For instance, Cheryl Nickerson, microbiologist at Arizona State University's Biodesign Institute, based at the ISS hundreds of miles above the earth, is investigating the effects of micro-gravity on disease-causing pathogens.
"We seek to unveil novel cellular and molecular mechanisms related to infectious disease progression that cannot be observed here on Earth, and to translate our findings to novel strategies for treatment and prevention," said Nickerson, according to an Arizona statement.
During an earlier series of NASA space shuttle and ground-based experiments, Nickerson and her team discovered that spaceflight culture increased the disease-causing potential (virulence) of the food borne pathogen Salmonella.
Yet many of the genes known to be important for its virulence were not turned on and off as expected when this organism is grown on Earth.
Understanding how this switching is regulated may be useful for designing targeted strategies to prevent infection.
For NASA, Nickerson's findings were revelatory, given their implications for the health of astronauts on extended spaceflight missions.
Already faced with the potential for compromised immunity induced by the rigors of space travel, astronauts may have to further contend with the threat of disease-causing microbes with amped-up infectious abilities.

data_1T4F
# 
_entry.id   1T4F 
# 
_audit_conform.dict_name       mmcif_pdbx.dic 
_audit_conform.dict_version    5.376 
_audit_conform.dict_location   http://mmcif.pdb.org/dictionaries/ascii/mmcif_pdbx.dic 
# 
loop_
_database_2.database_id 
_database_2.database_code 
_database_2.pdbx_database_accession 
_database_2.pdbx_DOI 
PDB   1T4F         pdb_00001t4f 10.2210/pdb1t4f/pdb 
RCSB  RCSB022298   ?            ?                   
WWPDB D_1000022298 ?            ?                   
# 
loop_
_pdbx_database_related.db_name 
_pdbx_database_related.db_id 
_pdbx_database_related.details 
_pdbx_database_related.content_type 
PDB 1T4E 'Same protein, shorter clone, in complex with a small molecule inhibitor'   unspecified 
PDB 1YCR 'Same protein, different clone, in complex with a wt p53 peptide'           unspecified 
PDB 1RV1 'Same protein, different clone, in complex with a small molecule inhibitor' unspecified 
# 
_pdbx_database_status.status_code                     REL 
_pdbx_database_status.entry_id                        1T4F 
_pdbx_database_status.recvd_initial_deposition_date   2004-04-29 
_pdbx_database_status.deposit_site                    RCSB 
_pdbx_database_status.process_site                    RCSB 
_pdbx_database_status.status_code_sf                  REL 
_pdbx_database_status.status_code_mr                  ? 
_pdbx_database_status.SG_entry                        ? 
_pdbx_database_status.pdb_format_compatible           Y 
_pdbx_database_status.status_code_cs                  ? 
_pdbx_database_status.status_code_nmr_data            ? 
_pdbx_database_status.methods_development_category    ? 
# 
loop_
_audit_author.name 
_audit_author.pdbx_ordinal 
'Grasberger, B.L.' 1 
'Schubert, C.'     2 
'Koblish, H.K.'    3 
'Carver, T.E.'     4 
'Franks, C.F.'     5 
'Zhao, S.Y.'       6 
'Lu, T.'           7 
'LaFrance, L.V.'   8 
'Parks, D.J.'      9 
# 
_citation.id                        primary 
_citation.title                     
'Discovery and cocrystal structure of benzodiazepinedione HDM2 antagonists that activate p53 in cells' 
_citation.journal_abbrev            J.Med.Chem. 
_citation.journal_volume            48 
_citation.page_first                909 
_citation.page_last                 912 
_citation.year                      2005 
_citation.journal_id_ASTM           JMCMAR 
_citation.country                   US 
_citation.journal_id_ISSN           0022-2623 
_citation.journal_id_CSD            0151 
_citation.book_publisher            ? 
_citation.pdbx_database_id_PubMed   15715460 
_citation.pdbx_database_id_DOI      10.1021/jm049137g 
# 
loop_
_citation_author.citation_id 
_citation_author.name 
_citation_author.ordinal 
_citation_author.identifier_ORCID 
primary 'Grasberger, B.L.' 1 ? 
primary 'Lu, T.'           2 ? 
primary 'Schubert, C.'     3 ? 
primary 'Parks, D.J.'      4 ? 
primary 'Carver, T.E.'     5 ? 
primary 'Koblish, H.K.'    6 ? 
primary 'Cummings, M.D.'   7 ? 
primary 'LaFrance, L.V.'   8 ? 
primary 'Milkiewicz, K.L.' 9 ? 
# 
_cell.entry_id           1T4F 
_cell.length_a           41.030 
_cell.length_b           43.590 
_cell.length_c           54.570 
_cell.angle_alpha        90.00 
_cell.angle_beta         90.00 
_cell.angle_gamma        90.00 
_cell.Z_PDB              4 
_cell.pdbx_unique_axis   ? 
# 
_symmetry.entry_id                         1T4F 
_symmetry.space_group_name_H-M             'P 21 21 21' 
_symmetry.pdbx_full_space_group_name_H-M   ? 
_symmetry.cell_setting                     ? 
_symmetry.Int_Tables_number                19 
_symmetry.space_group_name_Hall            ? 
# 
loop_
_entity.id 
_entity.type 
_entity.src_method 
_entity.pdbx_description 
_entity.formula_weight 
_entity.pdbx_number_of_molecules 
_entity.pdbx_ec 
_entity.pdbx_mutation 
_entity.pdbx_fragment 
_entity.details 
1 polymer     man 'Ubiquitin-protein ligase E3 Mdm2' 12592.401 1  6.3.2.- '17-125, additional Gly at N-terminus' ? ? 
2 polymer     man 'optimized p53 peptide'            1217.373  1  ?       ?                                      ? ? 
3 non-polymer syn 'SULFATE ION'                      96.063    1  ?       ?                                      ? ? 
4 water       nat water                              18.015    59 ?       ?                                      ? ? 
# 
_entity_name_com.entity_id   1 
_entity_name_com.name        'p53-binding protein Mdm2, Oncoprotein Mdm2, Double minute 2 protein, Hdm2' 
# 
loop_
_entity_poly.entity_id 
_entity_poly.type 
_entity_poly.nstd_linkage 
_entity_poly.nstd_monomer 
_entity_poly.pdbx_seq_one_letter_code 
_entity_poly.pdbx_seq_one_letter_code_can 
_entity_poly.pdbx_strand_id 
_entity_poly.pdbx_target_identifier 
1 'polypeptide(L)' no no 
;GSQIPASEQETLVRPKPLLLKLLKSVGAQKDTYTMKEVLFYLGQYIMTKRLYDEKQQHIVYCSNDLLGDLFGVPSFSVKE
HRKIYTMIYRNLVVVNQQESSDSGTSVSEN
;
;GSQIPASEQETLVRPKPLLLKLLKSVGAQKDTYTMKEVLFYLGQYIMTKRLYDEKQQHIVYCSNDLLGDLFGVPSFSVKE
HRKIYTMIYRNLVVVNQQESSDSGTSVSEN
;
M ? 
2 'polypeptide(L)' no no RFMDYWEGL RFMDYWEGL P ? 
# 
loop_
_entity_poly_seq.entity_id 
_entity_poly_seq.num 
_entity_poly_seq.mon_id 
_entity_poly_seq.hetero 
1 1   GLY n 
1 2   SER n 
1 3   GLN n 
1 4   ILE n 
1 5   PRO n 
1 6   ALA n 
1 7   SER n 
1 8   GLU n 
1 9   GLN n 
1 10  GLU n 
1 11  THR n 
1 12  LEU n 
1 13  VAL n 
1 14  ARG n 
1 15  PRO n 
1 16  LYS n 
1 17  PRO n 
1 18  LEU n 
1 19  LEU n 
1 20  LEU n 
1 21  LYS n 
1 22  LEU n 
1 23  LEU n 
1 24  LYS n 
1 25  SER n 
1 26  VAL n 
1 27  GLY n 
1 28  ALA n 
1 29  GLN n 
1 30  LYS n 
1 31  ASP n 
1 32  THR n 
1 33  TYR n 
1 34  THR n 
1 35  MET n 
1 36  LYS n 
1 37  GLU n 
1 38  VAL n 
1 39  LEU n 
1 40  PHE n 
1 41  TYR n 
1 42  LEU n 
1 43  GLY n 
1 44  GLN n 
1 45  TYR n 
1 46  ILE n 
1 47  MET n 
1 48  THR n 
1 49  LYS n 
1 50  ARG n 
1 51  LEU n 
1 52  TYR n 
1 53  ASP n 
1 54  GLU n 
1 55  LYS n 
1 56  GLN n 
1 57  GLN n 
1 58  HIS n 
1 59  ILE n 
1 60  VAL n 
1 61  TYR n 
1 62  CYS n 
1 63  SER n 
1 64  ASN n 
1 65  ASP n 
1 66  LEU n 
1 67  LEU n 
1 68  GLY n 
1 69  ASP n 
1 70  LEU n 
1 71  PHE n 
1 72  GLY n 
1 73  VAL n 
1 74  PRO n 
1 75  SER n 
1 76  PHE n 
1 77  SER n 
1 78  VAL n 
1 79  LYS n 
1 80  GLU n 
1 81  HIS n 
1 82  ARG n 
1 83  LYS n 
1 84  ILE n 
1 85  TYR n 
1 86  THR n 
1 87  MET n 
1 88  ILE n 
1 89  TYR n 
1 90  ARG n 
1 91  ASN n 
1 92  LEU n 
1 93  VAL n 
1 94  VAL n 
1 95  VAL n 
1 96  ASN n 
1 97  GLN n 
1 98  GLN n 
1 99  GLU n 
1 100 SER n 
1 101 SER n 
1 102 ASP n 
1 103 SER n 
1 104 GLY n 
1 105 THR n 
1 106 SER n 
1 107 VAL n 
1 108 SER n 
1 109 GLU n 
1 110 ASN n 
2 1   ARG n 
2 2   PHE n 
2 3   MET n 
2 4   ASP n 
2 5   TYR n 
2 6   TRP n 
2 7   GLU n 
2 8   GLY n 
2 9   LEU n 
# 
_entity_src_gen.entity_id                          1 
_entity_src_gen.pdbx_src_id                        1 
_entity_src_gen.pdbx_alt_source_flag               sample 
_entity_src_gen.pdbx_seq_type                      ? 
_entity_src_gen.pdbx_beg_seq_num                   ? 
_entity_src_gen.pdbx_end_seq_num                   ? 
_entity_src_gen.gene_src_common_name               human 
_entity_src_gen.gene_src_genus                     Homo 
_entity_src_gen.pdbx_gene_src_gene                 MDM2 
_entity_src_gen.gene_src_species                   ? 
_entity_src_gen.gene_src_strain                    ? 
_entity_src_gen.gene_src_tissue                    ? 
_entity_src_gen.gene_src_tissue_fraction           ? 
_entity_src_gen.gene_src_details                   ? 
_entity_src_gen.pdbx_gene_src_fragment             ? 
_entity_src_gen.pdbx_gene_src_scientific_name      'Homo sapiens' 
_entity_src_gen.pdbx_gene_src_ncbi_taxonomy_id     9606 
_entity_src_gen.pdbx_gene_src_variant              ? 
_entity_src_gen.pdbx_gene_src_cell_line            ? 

"There are conditions that are encountered by pathogens during the infection process in the human body that are relevant to conditions that these same organisms experience when cultured in spaceflight," said Nickerson.
"By studying the effect of spaceflight on the disease-causing potential of major pathogens like Salmonella, we may be able to provide insight into infectious disease mechanisms that cannot be attained using traditional experimental approaches on Earth, where gravity can mask key cellular responses."
Nickerson presented her findings at the 2013 annual meeting for the American Association for the Advancement of Science, held in Boston, Massachussets.